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How do I verify the speed of my NIC?

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Original source (serverfault.com)
Tags: linux networking
Clipped on: 2016-03-08

I just installed a new gigabit network interface card (NIC) in Linux. How do I tell if it is really set to gigabit speeds? I see ethtool has an option to set the speed, but I can't seem to figure out how to report its current speed.

asked Nov 30 '10 at 16:20
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User1
5022817
1 upvote
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ethtool -h says: ethtool DEVNAME Display standard information about device – Ryan Babchishin Oct 17 '15 at 23:12
up vote 56 down vote accepted

Just use a command like: ethtool eth0 to get the needed info.

Speed: 1000Mb/s
answered Nov 30 '10 at 16:23
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Khaled
23k43458
1 upvote
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Thank you! I knew it was something simple like that! – User1 Nov 30 '10 at 16:29

Use mii-tool to watch the negotiated network speed.

Ex.

eth0: no link
eth1: negotiated 100baseTx-FD, link ok
answered Nov 30 '10 at 20:58
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Simon Gate
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8 upvote
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For Debian based systems, ethtool is not installed by default. But mii-tool is, as part of the essential "net-tools" package. So this was the best solution for me. – mivk Jul 6 '14 at 13:20

As Khaled mentioned, you should be able to run ethtool with just the interface as an argument. This will list the supported speeds, the advertised speeds, the current speed, and a bunch of other things too:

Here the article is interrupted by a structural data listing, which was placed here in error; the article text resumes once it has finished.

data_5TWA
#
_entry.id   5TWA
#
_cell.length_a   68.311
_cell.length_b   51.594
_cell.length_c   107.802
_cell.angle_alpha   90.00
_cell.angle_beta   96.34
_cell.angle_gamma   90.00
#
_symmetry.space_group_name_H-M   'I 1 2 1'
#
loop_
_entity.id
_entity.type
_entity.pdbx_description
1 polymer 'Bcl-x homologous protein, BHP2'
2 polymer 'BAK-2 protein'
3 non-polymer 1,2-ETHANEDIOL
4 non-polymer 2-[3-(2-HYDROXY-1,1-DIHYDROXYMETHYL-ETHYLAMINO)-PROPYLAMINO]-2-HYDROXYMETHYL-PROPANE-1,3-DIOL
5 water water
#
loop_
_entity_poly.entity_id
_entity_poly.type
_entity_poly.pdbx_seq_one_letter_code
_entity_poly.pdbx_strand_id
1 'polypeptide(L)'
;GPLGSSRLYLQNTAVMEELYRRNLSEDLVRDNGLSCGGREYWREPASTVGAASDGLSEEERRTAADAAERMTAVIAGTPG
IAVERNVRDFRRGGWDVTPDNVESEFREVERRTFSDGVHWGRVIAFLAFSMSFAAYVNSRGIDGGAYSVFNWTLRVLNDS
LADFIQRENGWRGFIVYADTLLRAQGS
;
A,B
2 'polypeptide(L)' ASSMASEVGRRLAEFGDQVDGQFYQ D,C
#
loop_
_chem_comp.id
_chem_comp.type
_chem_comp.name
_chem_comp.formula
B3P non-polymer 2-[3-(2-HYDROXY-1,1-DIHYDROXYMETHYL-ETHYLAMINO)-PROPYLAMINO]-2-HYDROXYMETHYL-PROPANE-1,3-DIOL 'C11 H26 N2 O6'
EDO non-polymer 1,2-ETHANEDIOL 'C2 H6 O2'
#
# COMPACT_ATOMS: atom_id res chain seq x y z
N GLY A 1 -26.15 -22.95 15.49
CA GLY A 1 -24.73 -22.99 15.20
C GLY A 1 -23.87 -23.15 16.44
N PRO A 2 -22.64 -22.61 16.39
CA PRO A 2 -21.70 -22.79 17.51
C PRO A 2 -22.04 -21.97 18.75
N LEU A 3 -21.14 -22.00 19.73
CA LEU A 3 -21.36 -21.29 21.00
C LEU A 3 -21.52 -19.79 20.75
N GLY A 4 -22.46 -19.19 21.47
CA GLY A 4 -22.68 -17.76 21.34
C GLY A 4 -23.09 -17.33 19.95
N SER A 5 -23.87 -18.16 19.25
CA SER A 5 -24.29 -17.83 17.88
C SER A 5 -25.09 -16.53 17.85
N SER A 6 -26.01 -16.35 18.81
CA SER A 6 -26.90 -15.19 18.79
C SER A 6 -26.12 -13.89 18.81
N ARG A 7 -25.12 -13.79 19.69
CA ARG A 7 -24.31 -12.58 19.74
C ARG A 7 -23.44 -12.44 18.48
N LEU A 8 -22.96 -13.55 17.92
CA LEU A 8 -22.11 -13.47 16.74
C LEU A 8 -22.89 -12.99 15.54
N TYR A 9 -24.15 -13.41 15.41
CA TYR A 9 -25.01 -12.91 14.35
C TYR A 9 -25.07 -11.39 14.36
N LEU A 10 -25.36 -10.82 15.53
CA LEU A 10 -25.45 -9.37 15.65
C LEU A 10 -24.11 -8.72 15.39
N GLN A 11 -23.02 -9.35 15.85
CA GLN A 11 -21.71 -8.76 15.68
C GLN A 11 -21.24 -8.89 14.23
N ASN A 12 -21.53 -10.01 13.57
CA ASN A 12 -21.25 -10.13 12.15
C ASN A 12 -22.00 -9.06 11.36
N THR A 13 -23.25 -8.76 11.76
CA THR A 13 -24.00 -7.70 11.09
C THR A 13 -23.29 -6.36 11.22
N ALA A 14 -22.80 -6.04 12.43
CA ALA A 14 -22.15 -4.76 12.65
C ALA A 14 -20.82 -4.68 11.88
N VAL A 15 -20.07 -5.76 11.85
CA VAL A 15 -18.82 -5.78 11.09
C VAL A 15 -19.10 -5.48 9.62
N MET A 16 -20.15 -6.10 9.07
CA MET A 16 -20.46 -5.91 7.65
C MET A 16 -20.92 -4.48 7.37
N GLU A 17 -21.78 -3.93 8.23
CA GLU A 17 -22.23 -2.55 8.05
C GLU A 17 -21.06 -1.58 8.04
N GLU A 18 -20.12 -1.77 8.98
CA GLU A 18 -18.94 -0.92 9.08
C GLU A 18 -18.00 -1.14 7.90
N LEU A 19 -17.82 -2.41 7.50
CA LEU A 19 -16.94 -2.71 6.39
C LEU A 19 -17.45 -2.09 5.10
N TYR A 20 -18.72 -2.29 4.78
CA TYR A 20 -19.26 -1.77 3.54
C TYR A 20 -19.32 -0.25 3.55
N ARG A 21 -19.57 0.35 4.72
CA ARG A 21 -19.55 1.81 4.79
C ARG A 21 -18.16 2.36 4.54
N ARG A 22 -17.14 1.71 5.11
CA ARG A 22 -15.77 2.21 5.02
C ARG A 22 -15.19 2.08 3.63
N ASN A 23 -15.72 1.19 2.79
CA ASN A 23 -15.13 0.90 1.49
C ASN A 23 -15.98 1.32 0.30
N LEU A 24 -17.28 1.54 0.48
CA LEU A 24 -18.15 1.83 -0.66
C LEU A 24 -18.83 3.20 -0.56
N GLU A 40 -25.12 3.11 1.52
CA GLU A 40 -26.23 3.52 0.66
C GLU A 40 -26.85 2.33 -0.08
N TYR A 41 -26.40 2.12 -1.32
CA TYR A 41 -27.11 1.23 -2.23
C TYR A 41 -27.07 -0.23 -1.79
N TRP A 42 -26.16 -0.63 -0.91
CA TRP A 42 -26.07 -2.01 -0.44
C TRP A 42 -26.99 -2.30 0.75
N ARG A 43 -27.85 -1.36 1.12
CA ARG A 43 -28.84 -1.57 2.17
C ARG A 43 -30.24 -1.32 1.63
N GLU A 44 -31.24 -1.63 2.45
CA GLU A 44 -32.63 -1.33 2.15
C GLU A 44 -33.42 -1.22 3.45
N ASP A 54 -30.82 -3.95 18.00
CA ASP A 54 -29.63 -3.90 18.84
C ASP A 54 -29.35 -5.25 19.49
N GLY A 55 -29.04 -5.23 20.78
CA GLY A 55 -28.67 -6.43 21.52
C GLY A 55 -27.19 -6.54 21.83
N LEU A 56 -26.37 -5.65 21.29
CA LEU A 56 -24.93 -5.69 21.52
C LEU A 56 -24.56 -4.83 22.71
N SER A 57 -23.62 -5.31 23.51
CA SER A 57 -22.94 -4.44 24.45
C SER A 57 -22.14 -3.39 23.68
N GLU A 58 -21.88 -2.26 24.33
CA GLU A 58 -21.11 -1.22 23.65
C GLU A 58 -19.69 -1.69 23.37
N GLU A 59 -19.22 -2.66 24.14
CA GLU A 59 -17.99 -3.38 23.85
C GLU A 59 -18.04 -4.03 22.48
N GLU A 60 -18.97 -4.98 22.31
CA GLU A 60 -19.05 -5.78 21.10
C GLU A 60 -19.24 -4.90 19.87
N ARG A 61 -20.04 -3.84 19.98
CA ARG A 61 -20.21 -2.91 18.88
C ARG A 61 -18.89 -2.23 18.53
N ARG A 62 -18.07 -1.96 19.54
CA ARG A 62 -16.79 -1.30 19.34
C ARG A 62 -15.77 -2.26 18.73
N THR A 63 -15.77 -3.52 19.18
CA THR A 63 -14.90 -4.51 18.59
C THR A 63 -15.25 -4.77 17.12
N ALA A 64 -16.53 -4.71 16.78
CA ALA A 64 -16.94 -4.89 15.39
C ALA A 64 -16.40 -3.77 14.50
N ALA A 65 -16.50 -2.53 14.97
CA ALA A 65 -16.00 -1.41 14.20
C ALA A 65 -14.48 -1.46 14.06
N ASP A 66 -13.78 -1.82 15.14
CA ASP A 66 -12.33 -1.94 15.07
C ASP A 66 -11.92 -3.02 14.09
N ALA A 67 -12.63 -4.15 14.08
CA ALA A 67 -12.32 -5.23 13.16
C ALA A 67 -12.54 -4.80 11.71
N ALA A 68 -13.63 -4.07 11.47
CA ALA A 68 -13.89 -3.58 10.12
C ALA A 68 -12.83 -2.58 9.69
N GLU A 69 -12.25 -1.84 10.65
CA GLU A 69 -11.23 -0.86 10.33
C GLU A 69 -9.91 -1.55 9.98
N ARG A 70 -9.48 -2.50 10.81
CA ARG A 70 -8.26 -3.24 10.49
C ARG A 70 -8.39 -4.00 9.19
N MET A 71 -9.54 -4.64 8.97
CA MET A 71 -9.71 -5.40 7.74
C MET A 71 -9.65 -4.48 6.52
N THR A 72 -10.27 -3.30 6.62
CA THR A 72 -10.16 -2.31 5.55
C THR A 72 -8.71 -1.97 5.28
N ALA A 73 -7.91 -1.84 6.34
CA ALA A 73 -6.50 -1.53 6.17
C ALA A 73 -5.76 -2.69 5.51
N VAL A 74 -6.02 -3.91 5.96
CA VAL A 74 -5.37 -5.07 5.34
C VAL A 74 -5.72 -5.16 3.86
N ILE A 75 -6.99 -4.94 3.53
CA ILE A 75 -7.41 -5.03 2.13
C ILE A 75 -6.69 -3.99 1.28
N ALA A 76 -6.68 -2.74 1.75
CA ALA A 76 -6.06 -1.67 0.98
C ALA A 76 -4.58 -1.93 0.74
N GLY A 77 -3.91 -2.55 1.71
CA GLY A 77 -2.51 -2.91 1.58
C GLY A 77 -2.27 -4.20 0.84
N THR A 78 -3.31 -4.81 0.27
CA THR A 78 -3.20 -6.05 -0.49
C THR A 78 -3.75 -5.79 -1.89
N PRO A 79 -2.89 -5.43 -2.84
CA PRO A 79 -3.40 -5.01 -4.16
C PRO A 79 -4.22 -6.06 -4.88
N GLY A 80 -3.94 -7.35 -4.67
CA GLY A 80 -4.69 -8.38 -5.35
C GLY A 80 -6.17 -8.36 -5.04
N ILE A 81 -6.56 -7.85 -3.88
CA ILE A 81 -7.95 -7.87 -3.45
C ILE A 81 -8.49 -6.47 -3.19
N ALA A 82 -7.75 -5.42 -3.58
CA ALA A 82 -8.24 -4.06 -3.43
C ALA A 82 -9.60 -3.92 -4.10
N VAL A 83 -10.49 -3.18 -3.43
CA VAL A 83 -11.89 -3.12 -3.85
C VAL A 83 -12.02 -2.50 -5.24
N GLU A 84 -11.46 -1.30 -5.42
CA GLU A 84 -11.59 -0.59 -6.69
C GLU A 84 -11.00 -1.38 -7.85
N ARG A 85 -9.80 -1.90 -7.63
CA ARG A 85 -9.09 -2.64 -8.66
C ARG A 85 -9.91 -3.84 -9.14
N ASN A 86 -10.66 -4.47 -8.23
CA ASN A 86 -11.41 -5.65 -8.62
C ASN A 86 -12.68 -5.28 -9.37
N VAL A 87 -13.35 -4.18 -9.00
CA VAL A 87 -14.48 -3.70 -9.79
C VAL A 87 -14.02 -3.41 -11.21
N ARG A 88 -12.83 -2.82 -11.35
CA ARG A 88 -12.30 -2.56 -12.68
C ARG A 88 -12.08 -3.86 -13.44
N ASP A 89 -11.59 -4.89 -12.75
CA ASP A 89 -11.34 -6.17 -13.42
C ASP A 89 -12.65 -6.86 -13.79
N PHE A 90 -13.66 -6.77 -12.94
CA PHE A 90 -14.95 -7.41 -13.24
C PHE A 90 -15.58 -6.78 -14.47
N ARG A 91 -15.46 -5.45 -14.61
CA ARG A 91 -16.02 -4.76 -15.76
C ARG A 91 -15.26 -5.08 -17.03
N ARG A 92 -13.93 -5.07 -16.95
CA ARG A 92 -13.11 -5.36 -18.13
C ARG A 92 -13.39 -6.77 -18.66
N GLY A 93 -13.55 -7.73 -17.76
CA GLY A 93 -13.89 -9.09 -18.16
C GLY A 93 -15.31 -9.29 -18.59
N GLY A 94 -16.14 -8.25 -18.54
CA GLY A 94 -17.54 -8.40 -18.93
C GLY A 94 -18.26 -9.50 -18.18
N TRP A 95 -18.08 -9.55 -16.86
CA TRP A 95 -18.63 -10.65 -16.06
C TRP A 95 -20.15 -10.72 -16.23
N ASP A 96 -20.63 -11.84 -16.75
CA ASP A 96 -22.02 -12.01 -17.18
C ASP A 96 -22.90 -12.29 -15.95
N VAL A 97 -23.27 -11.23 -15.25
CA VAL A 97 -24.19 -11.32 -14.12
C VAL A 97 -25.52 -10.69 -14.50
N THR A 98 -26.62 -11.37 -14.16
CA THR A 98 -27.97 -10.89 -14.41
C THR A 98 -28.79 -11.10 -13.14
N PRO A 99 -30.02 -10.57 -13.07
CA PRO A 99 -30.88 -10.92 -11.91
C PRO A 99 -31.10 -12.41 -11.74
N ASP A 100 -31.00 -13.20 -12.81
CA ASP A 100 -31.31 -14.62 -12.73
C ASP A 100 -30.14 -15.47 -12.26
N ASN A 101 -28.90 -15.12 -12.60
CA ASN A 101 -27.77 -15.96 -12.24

Settings for eth0:
    Supported ports: [ TP ]
    Supported link modes:   10baseT/Half 10baseT/Full 
                            100baseT/Half 100baseT/Full 
                            1000baseT/Full 
    Supports auto-negotiation: Yes
    Advertised link modes:  10baseT/Half 10baseT/Full 
                            100baseT/Half 100baseT/Full 
                            1000baseT/Full 
    Advertised auto-negotiation: Yes
    Speed: 1000Mb/s
    Duplex: Full
    Port: Twisted Pair
    PHYAD: 0
    Transceiver: internal
    Auto-negotiation: on
    Supports Wake-on: d
    Wake-on: d
    Current message level: 0x00000007 (7)
    Link detected: yes

You can also run dmesg, and grep for your interface, but this might not work if your system has been running for a long time and the current buffer no longer has that information (in that case, you'll have to grep the older /var/log/dmesg.* files):

dmesg |grep eth0
[    2.867481] e1000: eth0: e1000_probe: Intel(R) PRO/1000 Network Connection
[   19.429444] ADDRCONF(NETDEV_UP): eth0: link is not ready
[   19.431555] e1000: eth0 NIC Link is Up 1000 Mbps Full Duplex, Flow Control: None
[   19.449341] ADDRCONF(NETDEV_CHANGE): eth0: link becomes ready
[   26.972379] e1000: eth0: e1000_set_tso: TSO is Enabled
[   29.920458] eth0: no IPv6 routers present
answered Nov 30 '10 at 16:40
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Jed Daniels
5,1581634

I know this is not quite what you asked. But if you want to know the real world performance of your NIC, rather than what your computer says it should be, you can use iperf. You'll need two computers.

On computer one, run iperf in server mode:

iperf -s

On the other, run iperf in client mode:

iperf -c 192.168.0.10

If you want to see the full duplex speed, try this instead:

iperf -d -c 192.168.0.10

Substitute 192.168.0.10 for the servers IP address

answered Oct 1 '15 at 10:28
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Ryan Babchishin
1,194314

Use below command

 dmesg | grep -i duplex
 Output: eth0: link up, 100Mbps, full-duplex, lpa 0x45E1

refer this

answered Nov 28 '14 at 10:17
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Vikas Hardia
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